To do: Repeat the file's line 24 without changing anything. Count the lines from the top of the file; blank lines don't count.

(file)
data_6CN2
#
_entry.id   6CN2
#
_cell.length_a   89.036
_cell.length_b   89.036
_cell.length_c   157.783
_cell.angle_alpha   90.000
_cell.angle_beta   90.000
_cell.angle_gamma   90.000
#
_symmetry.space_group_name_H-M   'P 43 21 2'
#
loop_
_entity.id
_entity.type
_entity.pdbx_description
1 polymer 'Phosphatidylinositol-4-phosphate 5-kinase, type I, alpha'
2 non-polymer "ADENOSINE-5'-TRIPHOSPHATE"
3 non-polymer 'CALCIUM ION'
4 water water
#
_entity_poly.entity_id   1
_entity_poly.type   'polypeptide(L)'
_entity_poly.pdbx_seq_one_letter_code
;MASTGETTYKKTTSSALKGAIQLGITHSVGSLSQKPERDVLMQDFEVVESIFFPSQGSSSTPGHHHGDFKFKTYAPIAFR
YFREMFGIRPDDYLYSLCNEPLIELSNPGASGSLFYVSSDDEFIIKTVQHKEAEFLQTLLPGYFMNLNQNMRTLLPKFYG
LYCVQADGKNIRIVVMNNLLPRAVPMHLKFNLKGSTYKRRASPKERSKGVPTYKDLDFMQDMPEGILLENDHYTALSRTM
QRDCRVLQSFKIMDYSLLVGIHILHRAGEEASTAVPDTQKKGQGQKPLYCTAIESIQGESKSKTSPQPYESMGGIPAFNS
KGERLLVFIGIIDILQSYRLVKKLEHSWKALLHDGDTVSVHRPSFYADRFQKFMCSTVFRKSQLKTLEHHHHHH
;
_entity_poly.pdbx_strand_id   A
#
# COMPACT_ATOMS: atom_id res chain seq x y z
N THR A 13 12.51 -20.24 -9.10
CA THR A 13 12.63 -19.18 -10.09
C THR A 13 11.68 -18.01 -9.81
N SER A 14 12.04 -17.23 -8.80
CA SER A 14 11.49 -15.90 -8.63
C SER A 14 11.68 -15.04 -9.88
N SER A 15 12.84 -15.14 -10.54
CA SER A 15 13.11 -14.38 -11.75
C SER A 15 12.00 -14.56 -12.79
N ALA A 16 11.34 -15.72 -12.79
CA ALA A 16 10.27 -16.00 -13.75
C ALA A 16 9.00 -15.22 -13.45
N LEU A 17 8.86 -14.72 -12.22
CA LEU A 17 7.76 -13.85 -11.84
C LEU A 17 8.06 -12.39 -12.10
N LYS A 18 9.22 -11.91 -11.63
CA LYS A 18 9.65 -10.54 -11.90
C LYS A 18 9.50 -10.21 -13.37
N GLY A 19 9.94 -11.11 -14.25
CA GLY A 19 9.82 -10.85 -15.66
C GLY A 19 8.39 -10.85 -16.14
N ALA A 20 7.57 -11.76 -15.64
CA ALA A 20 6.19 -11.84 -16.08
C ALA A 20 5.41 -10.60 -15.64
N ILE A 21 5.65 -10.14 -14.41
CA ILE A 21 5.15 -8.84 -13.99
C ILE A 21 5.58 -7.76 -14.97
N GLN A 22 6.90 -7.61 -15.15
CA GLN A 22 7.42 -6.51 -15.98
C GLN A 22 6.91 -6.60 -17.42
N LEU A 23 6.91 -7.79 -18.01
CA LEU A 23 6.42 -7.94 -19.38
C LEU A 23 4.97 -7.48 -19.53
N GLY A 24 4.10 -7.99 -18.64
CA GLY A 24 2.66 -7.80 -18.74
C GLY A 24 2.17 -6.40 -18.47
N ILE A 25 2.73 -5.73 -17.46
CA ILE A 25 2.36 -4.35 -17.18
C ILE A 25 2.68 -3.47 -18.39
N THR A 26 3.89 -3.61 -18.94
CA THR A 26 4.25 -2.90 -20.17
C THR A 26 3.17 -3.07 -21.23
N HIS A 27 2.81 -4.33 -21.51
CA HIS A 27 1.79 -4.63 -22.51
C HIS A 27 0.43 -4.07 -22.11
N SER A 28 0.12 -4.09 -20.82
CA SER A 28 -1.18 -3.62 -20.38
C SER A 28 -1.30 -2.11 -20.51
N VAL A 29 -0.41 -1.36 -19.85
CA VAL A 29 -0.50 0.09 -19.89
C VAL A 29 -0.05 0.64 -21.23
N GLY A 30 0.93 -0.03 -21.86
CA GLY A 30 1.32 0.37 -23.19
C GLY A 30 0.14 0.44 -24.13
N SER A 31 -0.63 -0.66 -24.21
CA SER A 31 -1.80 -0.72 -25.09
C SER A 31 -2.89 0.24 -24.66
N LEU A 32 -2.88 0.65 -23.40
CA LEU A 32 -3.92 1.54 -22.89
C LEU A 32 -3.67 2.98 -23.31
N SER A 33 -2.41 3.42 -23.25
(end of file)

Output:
_entity_poly.type   'polypeptide(L)'